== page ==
“All the nutritional studies show that when people eat more fruit and vegetables, there are lower cancer rates, fewer incidences of diabetes, fewer mental health issues – the list goes on. If we’re going to be true preventative health practitioners who are insightful then nutrition is where we should be focusing our efforts.”

Of course, ‘plant-based eating’ is one of the latest health trends to hit the UK, but Dr. Aujla is quick to point out that the scientific evidence behind the concept has been in the public domain for decades. Rather, it’s the access to this information that is new, thanks to platforms such as social media and the Internet that are heightening people’s awareness and interest in the subject.

“We’ve been sitting on research like a heart study that’s over 30 years which shows that eating a Mediterranean-style diet after having a heart attack reduces the chance of a second heart attack by 25 per cent,” he exclaims. “That is definitely better than any pill that you can prescribe.”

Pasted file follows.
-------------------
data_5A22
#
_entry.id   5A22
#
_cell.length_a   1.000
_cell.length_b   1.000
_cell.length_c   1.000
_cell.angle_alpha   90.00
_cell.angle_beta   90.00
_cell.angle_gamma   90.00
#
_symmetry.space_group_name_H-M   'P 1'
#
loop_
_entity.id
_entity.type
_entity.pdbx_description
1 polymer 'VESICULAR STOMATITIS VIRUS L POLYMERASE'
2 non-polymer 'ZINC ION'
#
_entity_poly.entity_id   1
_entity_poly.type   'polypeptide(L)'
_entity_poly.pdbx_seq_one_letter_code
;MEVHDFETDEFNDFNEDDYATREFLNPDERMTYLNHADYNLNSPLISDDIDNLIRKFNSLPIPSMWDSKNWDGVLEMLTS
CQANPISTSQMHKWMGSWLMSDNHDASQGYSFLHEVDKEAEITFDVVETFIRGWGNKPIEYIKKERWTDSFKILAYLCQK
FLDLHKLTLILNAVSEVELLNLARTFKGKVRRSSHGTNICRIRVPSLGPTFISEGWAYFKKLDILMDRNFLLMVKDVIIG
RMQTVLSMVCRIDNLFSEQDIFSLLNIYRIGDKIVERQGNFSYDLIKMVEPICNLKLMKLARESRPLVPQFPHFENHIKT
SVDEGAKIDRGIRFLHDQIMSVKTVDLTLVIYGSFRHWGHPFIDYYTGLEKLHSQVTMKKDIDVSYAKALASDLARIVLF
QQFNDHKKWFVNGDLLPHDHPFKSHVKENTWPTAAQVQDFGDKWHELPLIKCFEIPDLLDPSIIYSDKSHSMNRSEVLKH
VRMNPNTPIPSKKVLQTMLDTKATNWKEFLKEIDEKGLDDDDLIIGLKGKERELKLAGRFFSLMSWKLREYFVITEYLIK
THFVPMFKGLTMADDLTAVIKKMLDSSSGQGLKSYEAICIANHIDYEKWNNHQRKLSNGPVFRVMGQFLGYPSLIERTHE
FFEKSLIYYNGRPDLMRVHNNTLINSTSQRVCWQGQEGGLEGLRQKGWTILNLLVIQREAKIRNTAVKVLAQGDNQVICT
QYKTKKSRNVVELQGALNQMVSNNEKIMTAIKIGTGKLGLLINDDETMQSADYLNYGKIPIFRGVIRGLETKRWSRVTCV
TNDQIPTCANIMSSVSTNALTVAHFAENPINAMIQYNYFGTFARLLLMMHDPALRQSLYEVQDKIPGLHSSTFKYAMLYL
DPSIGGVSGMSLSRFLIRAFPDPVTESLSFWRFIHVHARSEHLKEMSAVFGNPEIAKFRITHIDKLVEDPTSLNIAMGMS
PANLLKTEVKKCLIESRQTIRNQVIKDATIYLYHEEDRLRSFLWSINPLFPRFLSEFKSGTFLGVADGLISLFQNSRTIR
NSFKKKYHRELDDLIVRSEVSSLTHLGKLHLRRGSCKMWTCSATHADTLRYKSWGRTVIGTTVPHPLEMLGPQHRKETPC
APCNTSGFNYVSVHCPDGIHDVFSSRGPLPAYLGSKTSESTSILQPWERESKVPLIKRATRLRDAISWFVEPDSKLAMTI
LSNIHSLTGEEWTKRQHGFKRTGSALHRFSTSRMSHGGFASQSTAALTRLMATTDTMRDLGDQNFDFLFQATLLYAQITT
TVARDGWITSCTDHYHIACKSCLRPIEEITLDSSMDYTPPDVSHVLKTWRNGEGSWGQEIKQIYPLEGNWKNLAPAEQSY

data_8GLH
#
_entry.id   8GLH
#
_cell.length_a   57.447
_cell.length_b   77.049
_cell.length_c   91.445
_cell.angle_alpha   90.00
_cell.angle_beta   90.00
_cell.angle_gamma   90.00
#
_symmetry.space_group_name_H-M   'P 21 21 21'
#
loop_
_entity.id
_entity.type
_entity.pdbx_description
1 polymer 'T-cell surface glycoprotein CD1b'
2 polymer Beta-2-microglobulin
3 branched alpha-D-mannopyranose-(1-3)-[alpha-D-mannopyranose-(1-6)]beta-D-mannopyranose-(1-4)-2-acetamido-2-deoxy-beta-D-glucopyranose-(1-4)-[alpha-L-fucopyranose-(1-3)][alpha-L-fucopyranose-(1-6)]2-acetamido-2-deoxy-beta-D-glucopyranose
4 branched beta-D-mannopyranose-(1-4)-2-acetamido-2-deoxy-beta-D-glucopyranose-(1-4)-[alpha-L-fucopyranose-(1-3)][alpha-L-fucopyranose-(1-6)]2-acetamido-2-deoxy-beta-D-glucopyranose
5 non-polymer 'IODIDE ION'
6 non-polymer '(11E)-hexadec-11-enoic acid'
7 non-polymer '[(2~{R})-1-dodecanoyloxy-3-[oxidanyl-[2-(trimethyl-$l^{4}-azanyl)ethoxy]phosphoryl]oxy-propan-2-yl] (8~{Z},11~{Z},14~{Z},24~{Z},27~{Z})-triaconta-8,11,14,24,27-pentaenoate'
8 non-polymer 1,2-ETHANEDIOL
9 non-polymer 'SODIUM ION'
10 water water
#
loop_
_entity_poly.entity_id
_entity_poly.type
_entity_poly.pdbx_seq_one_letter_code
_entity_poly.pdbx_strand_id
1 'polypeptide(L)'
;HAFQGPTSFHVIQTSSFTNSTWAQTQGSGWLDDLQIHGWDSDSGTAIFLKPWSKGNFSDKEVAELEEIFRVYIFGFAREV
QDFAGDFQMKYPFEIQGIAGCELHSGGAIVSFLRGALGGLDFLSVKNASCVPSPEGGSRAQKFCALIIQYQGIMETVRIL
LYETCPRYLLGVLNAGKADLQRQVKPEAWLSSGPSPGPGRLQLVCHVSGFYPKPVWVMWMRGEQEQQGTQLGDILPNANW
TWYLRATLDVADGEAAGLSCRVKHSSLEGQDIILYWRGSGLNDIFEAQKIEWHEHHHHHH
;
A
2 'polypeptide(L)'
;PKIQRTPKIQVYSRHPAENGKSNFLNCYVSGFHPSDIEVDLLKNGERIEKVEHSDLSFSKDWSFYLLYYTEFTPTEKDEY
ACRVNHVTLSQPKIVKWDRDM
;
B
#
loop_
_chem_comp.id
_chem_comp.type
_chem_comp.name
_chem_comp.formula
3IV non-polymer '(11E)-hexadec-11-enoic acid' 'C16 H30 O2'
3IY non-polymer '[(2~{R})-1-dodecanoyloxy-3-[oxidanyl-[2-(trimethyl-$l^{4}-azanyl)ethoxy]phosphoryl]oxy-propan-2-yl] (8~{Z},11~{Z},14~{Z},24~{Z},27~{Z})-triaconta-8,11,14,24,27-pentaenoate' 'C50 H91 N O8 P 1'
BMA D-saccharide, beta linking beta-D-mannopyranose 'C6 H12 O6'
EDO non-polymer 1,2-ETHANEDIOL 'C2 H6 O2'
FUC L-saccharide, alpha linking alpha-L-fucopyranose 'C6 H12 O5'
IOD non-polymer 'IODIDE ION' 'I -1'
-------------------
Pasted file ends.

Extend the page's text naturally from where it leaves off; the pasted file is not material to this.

Indeed, Dr. Aujla says people often mistakenly think the Mediterranean diet is all about oily fish, when, in fact, it is largely a vegetarian way of eating that is based around whole grains, pulses, legumes, and fresh produce of all different colours.

“Plant focused is how I believe most people from a health point of view would benefit from eating,” he states. “The different phytochemicals in these foods have various positive biological effects on a number of different bodily processes, such as thinking and brain health.

“Essentially this is what we need to be promoting to most people, and this is why being the Show Ambassador of The London Produce Show and Conference is an amazing opportunity for me to heighten awareness.”

The bigger picture

In his cookbook ‘The Doctor’s Kitchen’, Dr. Aujla dedicates an entire chapter to eating ‘plant focused,’ which pulls on the evidence looking at the impact of fresh fruit and vegetables on human health.

Although there are stand-out foods or so-called ‘super foods’, Dr. Aujla believes every single fruit and vegetable deserves a mention. “The bigger picture is the cheap and accessible ingredients that we already have on our supermarket shelves that are the most nutrient-dense ingredients we can eat,” he points out.